Attack: Duqu

What you need to know about the Duqu threat

Overview

Attack Details
(Last Update:
Mar 21 12:31:43 CST 2012)

Beginning in mid-October 2011, McAfee Labs, along with a number of other vendors, were alerted to and began actively monitoring and acting upon reports of an emerging threat known as Duqu. It appears that the primary attack (the seeding and distribution of the malware) occurred in September and October.  On March 20, 2012, a new sample was discovered.

There are many reasons for the escalated concern and reaction to this particular threat.  In particular, the threat’s apparent relationship to the highly sophisticated Stuxnet attacks are reason enough to dig deeper and attempt to uncover the motivation, behavior, and overall effects of this threat.  Through this outlet, we aim to ensure that our customers are provided with the most accurate and critical information surrounding this threat.

  • Targeted attacks have been reported in Iran, England, Sudan, and the United States
    • Limited reports also indicate attacks in Austria, Hungary, and Indonesia
  • The executables share injection code with the Stuxnet worm and were compiled after the last Stuxnet sample was recovered.
  • The structure of Duqu is very similar to that of Stuxnet (using Portable Executable (PE) format resources)
  • There is no industrial control system–specific attack code in Duqu.
  • The primary infection vector is a malicious Microsoft Word document, which exploits a zero-day vulnerability in Microsoft Windows (CVE-2011-3402).

Common Questions and Answers

Q: How can we find out if we’re infected?
A: Update your DATs to at least 6501, ensure on-demand scans are working properly, and perform a full file system virus scan. Review McAfee ePO, anti-virus alerts, and network logs to identify compromised systems.

McAfee Solutions

Coverage for CVE-2011-3402 - Reference - Microsoft Security Advisory (2639658)

Malware / Network Behavior

AV / MWG

Detection for the PWS-Duqu family is available from the 6501 DATs (released October 16th) or later.  Related detections are PWS-Duqu, PWS-Duqu!Dat, PWS-Duqu!rootkit, and PWS-Duqu.dr.  Coverage under MWG (McAfee Web Gateway) is available in the current Gateway Anti-Malware Database Update.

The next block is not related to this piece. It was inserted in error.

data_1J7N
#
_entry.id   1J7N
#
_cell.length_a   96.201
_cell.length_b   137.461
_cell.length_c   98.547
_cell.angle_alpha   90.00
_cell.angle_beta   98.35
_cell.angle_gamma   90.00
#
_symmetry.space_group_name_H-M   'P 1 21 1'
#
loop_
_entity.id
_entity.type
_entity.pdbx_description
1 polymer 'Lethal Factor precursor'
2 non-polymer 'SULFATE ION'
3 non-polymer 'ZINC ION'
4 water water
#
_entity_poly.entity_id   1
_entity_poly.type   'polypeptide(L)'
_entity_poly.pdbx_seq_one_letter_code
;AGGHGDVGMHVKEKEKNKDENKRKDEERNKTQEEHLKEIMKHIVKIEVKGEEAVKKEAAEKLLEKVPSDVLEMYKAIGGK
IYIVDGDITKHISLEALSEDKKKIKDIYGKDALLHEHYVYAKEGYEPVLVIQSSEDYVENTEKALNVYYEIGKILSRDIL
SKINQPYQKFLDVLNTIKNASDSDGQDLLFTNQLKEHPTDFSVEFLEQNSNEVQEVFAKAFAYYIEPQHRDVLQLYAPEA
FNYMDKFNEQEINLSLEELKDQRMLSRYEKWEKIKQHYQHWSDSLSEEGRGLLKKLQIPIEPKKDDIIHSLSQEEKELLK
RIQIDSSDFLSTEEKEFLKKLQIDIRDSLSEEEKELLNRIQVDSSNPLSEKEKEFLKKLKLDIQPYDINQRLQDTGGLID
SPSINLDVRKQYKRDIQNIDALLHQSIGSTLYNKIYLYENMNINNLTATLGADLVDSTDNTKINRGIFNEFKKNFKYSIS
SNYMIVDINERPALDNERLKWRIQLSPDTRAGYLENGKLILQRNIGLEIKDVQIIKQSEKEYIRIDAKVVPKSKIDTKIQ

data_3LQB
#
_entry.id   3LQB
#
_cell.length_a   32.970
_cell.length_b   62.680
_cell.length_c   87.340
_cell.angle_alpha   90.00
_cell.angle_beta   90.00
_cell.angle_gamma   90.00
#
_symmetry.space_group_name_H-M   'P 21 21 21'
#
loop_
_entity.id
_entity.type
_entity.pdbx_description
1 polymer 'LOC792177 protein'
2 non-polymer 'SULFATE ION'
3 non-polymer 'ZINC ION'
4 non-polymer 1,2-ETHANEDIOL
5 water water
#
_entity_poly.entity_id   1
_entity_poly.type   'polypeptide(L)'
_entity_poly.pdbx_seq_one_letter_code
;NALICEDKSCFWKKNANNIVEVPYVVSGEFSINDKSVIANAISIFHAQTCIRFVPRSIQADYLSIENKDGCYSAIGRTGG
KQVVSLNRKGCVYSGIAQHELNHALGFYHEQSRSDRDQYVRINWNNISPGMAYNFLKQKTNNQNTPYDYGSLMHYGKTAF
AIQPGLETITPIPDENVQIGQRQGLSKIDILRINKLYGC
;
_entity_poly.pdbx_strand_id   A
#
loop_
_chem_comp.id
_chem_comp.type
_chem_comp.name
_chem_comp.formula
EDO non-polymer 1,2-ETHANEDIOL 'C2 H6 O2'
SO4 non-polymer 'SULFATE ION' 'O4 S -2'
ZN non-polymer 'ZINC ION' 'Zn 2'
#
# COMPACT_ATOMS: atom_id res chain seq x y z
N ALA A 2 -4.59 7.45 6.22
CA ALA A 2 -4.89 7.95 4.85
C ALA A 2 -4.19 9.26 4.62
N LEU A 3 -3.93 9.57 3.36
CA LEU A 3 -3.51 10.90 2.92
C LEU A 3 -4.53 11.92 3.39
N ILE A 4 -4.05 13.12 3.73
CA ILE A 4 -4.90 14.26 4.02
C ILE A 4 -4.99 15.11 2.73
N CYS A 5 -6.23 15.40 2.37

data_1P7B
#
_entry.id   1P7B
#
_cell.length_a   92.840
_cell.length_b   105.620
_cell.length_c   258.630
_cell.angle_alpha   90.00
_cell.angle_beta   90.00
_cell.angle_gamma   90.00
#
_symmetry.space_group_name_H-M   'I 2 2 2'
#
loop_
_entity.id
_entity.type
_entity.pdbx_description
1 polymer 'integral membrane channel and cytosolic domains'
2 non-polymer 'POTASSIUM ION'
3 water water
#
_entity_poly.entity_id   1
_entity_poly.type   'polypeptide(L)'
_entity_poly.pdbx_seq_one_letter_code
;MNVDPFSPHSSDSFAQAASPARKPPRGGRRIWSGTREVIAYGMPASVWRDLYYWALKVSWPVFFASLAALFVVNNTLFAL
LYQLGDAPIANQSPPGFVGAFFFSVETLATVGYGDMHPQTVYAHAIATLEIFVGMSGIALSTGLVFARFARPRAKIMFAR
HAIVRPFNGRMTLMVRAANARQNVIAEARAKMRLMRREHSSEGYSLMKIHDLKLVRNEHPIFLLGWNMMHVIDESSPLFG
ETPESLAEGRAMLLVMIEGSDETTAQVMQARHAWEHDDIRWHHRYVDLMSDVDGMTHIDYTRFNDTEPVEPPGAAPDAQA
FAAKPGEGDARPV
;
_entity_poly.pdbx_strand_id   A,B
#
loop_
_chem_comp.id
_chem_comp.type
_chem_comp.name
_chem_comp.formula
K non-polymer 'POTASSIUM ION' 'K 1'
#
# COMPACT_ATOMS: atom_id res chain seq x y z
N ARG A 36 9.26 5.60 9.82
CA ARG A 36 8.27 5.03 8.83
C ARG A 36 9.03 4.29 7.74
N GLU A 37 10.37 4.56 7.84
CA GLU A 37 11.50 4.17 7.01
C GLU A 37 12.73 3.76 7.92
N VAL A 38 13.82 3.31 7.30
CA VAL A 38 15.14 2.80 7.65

Updated coverage provided for new samples in the 6656 DAT release (March 21).

Detection for the PWS-Duqu family is available in McAfee Labs Stinger Tool - Build 10.2.0.555 or later.

McAfee Network Security Platform Coverage for control server–related traffic is provided via existing signature Attack ID 0x45c02300, "Invalid SSL Flow Detected.", released June 2010. Coverage for associated domains, IPs, and URLs is provided via GTI (Global Threat Intelligence).
McAfee Vulnerability Manager The MVM release of November 2 includes a vulnerability check to determine if your systems are at risk.
McAfee Firewall Enterprise Coverage for associated domains/IPs is provided in deployments running the GTI component.
McAfee Application Control Runtime control of applications using Execution Control (only authorized programs can run) and Memory Protection (against remote code execution) help in protecting against this attack.  The kernel-based exploitation attempt, via malicious Word Document, is out-of-scope.

Vulnerability / Exploit-Specific

AV / MWG

Coverage for malicious documents, targeting CVE-2011-3402 is provided as “Exploit-CVE2011-3402” in the 6524 DATs, released November 8.

Updated coverage provided for new samples in the 6656 DAT release (March 21).

Detection for the malicious documents is available in McAfee Labs Stinger Tool - Build 20111111 or later.

McAfee Network Security Platform The UDS Release of November 4 provides coverage for HTTP Transmission of the malicious .DOC file.
McAfee Vulnerability Manager The MVM release of November 2 includes a vulnerability check to determine if your systems are at risk.
McAfee Firewall Enterprise Coverage for associated domains/IPs is provided in deployments running the GTI component.

Resources